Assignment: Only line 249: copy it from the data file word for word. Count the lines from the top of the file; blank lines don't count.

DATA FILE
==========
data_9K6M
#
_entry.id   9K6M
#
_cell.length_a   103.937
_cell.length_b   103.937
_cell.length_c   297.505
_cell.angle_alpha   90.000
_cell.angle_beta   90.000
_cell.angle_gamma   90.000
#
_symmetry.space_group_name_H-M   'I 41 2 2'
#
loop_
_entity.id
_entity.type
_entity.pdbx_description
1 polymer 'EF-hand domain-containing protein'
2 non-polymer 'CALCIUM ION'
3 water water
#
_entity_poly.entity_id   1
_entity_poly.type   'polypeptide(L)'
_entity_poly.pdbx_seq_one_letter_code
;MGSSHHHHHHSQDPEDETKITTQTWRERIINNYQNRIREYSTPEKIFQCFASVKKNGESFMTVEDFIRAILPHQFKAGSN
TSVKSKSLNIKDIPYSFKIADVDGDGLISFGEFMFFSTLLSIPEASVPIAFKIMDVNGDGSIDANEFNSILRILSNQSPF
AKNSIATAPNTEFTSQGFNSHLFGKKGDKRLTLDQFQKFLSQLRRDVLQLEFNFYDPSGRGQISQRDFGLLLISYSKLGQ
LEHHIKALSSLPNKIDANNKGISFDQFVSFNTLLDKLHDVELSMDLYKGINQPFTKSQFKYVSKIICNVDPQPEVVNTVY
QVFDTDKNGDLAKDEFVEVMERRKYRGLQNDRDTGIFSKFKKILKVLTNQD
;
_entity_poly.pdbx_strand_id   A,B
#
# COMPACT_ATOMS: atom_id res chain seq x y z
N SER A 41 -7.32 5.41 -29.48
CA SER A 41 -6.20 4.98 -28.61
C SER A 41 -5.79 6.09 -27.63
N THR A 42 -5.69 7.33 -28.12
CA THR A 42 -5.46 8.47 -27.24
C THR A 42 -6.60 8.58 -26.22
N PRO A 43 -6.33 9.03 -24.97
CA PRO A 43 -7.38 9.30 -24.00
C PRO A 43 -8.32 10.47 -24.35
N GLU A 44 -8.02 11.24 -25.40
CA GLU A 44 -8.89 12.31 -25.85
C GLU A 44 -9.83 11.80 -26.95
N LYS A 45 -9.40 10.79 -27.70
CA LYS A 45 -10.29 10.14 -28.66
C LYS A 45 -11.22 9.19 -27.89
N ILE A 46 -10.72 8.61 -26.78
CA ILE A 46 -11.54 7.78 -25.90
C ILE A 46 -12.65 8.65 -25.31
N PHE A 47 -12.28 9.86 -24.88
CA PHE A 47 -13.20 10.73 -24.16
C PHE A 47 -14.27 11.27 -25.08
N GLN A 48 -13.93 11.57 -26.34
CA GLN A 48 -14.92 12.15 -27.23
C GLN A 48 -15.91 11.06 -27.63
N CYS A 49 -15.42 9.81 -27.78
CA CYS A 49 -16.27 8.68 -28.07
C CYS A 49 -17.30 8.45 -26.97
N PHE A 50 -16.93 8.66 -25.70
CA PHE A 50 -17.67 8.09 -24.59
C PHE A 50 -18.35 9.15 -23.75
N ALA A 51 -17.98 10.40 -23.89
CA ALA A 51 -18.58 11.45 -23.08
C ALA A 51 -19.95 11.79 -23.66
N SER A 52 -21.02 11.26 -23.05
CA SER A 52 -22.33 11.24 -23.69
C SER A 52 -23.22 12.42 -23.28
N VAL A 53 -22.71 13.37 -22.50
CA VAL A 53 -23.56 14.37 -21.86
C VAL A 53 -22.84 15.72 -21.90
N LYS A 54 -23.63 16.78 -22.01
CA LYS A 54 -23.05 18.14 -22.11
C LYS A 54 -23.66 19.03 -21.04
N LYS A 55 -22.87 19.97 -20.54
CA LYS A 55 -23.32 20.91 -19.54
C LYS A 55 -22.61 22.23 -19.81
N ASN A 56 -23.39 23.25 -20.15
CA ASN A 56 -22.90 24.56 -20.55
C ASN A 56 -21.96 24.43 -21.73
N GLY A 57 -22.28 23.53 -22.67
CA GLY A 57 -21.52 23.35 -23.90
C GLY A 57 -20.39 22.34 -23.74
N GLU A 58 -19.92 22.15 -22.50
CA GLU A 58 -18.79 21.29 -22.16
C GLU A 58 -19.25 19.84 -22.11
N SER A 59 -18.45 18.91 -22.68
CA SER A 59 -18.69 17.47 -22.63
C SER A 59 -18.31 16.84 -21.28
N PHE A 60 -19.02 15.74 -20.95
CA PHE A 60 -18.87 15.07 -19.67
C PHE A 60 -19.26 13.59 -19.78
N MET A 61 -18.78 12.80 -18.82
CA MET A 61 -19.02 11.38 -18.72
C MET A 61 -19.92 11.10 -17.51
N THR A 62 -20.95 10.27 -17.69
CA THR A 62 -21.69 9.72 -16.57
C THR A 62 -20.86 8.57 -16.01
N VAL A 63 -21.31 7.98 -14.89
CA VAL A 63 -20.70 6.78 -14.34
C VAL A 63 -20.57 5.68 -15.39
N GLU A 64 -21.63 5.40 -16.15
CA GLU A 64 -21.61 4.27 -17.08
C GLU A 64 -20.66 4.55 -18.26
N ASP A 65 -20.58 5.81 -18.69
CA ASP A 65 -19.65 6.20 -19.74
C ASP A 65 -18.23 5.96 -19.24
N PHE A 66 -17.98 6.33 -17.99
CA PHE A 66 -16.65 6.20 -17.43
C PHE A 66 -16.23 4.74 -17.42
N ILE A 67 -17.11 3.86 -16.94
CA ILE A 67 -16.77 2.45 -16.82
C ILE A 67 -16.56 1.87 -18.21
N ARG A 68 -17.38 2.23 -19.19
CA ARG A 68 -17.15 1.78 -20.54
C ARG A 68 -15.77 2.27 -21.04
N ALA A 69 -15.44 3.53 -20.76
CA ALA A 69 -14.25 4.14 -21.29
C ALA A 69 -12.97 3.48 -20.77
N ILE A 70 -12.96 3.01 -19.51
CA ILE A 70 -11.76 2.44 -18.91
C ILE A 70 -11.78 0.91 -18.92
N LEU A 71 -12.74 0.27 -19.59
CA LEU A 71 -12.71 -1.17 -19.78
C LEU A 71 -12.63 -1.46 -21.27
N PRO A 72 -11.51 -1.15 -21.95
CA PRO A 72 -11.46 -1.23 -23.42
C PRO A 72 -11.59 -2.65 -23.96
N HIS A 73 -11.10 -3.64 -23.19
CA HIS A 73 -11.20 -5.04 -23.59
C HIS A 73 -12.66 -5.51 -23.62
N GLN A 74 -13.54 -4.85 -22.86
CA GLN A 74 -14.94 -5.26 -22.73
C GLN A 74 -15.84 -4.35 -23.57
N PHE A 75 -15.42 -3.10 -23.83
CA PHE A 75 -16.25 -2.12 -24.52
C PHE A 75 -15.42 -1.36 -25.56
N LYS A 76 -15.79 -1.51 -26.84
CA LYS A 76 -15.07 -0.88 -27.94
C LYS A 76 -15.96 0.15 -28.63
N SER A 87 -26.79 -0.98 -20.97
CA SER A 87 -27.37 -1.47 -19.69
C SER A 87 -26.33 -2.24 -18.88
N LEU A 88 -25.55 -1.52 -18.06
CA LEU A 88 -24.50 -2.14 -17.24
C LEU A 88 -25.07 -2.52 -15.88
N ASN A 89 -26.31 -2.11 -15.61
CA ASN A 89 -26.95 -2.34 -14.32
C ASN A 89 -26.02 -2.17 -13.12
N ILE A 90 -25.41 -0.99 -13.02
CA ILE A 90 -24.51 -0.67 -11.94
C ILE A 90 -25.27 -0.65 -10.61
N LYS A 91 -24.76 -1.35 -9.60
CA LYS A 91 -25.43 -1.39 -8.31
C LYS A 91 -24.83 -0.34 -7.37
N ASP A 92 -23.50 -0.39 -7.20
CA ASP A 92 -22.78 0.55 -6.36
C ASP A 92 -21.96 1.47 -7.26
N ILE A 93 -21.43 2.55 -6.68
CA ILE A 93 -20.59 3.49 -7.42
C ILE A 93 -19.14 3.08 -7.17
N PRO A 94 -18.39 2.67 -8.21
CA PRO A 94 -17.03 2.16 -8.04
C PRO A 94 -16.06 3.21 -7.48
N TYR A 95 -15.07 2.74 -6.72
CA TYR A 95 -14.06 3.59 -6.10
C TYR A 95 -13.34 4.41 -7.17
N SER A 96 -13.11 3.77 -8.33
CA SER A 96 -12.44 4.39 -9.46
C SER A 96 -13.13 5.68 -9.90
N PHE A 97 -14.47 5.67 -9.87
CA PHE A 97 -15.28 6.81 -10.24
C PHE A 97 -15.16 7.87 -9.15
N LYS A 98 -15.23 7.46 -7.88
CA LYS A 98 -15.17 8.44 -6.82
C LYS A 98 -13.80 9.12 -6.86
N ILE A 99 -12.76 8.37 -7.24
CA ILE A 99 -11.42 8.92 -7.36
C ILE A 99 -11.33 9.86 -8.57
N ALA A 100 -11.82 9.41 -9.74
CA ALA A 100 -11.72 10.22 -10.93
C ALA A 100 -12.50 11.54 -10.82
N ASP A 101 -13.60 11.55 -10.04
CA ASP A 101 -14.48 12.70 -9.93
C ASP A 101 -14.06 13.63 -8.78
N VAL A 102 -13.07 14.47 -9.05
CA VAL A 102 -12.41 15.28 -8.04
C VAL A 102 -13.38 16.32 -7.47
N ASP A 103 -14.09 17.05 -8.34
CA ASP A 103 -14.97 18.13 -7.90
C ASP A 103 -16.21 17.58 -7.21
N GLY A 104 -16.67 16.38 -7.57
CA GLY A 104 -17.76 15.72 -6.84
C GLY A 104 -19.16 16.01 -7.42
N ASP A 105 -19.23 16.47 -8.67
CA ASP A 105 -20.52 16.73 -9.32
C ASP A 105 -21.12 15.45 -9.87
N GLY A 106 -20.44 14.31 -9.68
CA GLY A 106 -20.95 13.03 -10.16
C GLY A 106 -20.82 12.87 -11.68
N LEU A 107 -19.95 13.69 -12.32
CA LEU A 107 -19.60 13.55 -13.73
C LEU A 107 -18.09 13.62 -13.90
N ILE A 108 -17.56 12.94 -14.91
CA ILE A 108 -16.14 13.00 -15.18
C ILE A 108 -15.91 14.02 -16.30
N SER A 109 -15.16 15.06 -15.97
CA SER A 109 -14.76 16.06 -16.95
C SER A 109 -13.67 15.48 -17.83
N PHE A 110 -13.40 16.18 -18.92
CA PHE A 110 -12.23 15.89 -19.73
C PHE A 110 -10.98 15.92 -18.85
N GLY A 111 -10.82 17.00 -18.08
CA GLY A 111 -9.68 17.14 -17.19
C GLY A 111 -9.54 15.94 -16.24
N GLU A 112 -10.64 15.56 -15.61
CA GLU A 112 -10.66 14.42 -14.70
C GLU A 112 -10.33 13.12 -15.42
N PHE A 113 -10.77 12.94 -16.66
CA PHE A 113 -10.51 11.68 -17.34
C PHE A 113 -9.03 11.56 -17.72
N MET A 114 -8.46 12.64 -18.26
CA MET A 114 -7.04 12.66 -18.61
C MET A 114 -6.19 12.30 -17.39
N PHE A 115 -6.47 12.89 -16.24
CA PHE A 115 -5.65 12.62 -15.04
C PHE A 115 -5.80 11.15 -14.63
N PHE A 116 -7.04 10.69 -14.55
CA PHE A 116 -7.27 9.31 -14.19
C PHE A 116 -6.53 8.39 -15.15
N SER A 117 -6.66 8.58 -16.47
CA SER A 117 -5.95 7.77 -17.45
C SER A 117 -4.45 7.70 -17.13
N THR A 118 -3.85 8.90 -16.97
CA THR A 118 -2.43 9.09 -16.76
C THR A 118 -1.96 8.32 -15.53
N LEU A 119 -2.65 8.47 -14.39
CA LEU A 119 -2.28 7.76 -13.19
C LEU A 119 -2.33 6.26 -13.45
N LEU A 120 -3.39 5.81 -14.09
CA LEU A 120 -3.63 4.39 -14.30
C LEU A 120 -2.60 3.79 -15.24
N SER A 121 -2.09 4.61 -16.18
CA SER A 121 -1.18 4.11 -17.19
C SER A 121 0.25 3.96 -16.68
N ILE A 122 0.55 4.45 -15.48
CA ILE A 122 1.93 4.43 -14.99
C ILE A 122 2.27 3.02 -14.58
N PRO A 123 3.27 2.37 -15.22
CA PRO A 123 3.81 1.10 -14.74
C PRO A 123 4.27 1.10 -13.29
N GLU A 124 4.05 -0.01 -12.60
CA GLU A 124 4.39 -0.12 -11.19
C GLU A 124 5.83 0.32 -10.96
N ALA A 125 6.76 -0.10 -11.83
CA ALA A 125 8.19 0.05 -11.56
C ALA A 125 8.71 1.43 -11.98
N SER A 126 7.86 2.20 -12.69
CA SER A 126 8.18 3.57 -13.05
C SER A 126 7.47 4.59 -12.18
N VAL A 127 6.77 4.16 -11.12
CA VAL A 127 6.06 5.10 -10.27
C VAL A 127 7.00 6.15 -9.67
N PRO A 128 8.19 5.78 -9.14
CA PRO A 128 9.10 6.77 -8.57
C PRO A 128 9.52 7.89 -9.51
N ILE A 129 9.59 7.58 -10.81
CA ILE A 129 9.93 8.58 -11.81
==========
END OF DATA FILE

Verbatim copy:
C ILE A 122 2.27 3.02 -14.58